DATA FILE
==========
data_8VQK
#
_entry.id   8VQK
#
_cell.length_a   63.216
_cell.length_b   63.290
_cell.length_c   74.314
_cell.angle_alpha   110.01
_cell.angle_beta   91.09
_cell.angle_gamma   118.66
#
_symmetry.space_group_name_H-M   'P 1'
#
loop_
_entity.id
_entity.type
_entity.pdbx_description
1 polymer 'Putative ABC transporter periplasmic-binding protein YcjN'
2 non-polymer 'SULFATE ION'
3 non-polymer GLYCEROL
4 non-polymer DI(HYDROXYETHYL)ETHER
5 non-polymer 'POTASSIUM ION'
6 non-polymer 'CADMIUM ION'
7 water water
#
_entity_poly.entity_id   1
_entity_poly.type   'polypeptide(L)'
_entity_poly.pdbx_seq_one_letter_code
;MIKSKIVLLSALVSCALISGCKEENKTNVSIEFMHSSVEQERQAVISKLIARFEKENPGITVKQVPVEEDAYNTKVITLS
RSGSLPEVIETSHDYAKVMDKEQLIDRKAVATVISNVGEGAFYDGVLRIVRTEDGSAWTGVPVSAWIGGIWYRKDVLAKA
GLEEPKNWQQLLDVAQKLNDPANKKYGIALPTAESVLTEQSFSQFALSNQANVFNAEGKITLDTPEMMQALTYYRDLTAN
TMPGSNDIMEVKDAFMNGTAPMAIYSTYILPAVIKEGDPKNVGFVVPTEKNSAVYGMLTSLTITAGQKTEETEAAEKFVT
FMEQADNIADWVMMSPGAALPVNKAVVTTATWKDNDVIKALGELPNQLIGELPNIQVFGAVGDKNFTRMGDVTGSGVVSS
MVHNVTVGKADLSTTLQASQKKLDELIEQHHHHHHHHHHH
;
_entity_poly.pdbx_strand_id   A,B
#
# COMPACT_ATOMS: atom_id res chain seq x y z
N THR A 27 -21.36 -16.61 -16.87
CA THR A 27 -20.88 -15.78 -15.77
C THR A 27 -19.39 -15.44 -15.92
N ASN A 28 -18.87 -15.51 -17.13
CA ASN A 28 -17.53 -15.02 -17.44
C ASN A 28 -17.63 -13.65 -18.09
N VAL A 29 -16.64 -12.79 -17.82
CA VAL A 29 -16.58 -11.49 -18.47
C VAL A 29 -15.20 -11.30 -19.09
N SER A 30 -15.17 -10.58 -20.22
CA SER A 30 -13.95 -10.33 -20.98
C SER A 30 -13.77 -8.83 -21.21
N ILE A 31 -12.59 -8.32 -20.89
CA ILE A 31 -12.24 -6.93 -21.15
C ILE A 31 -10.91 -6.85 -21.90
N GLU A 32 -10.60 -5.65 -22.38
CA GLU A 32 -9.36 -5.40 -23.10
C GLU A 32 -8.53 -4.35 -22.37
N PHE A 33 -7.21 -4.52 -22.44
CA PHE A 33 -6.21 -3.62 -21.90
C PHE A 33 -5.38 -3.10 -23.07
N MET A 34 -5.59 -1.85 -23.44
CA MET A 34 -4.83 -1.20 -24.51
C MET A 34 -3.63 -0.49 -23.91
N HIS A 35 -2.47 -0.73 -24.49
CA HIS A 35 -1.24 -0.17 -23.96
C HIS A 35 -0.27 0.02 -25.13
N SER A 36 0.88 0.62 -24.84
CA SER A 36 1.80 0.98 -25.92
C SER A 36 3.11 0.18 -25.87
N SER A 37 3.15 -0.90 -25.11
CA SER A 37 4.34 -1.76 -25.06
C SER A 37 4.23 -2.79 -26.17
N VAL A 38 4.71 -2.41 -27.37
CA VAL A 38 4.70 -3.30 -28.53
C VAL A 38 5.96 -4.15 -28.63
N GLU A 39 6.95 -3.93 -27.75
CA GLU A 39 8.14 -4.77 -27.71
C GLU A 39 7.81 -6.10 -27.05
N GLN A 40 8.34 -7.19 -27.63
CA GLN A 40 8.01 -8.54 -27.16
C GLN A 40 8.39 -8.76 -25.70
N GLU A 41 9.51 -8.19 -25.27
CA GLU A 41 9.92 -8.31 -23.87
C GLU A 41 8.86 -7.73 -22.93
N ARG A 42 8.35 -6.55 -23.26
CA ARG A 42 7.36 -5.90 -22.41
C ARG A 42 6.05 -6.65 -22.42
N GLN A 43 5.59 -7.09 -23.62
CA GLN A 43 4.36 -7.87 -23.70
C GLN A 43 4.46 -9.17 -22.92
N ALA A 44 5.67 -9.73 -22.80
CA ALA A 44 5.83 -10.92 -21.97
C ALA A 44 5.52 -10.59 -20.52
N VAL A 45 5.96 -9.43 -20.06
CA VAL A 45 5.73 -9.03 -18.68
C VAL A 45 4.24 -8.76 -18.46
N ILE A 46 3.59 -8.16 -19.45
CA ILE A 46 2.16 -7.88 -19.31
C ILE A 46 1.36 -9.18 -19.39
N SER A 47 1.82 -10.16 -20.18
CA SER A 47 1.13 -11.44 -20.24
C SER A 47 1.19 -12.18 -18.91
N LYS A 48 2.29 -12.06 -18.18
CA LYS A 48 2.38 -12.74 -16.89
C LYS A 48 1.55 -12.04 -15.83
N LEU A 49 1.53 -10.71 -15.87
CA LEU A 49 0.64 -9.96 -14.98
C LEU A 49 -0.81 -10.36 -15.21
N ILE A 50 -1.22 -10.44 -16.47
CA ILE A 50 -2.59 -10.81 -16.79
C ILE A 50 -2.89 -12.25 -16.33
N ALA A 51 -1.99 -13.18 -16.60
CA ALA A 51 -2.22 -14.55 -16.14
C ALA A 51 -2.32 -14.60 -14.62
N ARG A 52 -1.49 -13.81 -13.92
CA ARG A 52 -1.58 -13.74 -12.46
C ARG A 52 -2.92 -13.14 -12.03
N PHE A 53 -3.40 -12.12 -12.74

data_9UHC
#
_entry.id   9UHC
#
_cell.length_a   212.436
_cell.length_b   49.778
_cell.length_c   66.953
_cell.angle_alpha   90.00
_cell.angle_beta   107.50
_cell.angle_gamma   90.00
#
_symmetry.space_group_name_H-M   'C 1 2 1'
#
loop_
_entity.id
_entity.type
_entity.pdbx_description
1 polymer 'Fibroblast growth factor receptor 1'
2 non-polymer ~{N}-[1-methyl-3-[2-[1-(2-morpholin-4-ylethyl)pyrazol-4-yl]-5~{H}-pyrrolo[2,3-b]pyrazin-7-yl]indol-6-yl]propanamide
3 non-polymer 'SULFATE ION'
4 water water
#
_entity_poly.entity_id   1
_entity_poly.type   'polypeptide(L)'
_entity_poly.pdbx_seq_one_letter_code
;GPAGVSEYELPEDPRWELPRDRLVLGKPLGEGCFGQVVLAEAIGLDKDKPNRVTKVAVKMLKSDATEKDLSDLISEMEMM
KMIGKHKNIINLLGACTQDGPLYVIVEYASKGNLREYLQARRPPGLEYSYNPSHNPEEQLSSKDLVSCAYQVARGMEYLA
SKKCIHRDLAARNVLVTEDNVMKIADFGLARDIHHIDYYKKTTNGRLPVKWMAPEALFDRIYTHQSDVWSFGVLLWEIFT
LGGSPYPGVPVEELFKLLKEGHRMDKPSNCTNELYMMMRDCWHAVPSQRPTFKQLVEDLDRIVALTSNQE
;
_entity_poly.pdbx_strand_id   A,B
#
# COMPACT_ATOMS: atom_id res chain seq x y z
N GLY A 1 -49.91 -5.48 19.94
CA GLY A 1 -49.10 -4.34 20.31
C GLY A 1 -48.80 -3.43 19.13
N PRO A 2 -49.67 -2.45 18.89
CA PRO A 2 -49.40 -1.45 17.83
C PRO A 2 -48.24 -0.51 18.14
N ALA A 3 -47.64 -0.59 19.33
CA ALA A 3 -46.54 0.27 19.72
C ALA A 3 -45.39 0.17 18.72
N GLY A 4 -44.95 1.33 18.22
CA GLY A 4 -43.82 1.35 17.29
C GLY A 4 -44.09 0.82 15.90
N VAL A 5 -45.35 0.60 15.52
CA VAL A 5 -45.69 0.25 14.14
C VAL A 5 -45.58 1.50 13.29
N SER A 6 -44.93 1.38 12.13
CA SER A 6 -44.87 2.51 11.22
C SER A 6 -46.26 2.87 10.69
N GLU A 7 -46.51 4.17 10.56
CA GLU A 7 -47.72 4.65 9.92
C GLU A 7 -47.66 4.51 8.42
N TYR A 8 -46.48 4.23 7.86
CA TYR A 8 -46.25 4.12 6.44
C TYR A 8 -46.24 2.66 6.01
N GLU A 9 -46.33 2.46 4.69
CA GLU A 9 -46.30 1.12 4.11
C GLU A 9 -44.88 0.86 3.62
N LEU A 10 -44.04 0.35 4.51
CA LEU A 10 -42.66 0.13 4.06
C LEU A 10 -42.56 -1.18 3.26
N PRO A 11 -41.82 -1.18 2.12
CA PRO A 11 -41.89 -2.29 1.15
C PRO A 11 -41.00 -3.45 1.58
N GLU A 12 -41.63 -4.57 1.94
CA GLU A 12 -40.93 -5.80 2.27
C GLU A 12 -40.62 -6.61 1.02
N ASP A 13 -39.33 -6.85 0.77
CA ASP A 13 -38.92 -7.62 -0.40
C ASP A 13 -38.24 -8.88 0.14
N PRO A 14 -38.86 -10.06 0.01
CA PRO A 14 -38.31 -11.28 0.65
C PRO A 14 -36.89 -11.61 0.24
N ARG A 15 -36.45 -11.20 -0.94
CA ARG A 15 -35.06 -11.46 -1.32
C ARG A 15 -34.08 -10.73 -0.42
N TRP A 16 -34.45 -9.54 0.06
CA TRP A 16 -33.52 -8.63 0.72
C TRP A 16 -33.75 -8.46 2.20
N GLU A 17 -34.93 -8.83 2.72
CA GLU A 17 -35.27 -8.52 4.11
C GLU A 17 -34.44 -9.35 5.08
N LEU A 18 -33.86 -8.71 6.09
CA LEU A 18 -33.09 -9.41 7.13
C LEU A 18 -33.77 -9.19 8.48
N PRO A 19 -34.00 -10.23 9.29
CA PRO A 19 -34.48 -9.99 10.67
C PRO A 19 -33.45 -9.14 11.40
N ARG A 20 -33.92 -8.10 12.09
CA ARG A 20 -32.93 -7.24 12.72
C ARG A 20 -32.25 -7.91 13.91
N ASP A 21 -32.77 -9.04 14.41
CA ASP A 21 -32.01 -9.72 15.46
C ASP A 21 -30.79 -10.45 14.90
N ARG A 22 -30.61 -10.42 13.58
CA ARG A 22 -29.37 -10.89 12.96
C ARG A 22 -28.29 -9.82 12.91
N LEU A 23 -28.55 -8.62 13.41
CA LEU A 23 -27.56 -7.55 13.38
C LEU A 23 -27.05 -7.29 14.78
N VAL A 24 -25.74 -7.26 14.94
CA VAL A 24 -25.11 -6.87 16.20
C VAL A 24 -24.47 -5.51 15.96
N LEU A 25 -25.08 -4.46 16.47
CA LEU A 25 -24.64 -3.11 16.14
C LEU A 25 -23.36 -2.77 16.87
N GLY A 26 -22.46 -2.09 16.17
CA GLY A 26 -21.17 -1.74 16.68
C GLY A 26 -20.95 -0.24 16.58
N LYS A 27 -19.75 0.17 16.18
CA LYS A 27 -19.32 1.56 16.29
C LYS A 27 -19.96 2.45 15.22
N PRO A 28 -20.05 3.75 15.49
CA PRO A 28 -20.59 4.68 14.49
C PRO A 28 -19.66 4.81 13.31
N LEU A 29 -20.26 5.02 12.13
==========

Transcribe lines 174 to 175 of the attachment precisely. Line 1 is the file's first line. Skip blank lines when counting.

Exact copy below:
C TYR A 8 -46.24 2.66 6.01
N GLU A 9 -46.33 2.46 4.69